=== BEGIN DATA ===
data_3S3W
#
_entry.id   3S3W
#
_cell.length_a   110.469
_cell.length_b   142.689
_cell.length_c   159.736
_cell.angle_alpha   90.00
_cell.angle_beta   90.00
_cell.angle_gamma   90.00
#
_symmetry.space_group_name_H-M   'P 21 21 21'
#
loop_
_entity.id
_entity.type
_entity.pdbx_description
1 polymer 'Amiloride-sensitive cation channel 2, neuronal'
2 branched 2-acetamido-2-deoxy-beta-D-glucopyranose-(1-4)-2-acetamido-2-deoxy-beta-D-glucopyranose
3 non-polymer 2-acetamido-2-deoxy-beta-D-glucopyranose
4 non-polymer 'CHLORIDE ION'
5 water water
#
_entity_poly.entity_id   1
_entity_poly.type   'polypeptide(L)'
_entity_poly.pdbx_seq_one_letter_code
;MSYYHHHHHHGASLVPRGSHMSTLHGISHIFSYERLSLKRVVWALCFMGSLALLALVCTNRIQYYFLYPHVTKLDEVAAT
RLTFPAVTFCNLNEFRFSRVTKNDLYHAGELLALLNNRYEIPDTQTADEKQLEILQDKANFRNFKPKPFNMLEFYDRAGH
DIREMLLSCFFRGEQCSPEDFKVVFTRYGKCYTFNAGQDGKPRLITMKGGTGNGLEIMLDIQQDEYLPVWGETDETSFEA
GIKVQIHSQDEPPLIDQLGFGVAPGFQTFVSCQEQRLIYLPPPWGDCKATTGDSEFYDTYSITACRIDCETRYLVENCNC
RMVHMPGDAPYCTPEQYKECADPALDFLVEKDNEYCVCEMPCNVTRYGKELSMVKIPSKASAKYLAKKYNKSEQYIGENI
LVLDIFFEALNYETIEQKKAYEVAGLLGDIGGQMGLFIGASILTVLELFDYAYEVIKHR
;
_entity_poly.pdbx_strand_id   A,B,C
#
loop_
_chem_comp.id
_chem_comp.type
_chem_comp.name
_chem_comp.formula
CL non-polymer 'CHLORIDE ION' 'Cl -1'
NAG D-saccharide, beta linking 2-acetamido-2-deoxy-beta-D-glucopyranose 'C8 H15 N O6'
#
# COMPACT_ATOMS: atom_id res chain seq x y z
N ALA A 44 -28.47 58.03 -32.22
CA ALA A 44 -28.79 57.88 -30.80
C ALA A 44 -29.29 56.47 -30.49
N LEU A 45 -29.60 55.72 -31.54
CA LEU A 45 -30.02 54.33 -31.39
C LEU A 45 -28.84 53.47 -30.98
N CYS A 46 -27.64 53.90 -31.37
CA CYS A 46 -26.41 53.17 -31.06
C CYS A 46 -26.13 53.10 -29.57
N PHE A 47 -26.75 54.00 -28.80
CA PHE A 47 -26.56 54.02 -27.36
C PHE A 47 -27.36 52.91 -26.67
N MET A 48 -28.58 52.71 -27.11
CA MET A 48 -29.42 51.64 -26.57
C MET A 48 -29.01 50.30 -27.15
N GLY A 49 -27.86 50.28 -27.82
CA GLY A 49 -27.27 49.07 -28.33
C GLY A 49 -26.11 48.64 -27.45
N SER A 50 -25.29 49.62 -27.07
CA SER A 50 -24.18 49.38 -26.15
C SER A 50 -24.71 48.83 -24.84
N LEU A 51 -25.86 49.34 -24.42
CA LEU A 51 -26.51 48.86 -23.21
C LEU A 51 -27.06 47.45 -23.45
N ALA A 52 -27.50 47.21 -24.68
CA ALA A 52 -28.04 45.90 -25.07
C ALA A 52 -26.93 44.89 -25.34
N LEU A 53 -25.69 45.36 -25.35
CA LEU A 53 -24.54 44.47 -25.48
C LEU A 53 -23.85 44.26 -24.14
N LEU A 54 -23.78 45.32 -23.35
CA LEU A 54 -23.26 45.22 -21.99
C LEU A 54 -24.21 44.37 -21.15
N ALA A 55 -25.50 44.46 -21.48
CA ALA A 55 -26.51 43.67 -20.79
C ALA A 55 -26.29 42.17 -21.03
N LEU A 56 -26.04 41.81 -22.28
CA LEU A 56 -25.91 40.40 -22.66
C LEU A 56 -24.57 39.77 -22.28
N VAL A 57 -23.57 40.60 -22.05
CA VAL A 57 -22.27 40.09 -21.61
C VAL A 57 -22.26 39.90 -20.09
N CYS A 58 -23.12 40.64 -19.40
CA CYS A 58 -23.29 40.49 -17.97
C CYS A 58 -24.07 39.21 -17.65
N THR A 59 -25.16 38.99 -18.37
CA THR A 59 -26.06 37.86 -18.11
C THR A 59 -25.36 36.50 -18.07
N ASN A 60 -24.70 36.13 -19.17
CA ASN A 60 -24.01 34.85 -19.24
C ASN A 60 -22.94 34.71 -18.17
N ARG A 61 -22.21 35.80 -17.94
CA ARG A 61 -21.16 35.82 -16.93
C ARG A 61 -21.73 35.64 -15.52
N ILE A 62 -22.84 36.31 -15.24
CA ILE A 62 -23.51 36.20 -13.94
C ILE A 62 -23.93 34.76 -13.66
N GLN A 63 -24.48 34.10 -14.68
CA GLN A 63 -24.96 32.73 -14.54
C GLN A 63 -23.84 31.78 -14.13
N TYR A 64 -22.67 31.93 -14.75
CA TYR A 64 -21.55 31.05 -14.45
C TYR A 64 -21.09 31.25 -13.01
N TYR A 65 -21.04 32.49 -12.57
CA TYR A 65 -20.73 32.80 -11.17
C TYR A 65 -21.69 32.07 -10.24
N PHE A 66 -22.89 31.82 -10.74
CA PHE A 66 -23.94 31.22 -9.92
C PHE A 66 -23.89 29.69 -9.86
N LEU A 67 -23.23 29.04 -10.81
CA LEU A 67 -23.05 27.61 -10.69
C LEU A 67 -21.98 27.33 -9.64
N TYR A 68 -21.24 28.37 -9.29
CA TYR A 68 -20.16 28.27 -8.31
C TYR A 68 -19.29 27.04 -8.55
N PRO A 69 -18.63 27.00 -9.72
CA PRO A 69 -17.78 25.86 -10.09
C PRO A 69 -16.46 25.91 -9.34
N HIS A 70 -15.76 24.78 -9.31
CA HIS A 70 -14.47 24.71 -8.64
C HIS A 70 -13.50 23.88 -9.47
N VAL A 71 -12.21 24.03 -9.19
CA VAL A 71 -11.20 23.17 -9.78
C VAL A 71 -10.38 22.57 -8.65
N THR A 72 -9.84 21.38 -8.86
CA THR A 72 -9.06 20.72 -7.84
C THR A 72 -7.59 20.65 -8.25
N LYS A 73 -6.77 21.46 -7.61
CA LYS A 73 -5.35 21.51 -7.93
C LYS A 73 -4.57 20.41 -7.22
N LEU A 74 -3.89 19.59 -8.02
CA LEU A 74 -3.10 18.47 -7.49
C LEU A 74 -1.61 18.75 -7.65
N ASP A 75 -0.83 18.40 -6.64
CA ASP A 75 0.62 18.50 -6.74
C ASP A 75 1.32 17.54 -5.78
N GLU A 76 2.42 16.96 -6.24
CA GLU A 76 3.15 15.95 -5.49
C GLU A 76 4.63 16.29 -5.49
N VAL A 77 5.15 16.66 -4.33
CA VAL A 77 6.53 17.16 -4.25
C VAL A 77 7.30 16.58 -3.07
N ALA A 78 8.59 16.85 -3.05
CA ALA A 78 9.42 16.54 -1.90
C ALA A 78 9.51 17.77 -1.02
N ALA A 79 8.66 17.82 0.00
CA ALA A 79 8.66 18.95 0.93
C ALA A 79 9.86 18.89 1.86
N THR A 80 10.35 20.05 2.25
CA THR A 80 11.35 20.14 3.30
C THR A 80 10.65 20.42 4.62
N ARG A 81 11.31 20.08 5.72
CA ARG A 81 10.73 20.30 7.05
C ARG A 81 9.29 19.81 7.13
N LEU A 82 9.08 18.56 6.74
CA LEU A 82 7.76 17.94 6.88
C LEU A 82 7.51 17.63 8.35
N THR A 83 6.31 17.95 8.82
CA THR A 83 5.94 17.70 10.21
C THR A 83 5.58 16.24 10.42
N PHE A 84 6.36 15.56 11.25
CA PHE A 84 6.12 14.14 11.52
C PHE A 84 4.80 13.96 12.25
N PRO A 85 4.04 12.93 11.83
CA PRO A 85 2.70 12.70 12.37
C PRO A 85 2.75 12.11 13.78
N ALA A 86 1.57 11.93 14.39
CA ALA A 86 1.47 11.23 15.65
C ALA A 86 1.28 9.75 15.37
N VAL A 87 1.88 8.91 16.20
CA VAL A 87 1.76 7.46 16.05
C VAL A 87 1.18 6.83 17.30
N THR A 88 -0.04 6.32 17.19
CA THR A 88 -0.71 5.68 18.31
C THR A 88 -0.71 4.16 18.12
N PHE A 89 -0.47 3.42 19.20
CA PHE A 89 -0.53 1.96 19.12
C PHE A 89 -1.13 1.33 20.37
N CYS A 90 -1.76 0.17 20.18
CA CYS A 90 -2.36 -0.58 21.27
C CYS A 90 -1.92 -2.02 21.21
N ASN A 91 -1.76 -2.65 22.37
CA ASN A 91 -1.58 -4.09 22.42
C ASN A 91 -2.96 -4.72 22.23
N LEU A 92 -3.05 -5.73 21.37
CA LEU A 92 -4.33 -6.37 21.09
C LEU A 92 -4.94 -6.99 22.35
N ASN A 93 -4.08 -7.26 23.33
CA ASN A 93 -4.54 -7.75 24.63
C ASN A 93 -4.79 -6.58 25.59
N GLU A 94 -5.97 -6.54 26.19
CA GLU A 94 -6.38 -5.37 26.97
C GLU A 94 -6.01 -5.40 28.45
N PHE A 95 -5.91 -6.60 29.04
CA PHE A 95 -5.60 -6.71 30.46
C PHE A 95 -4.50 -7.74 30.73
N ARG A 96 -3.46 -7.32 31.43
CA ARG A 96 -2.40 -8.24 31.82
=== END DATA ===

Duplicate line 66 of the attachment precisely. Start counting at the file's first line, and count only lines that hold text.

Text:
N LEU A 51 -25.86 49.34 -24.42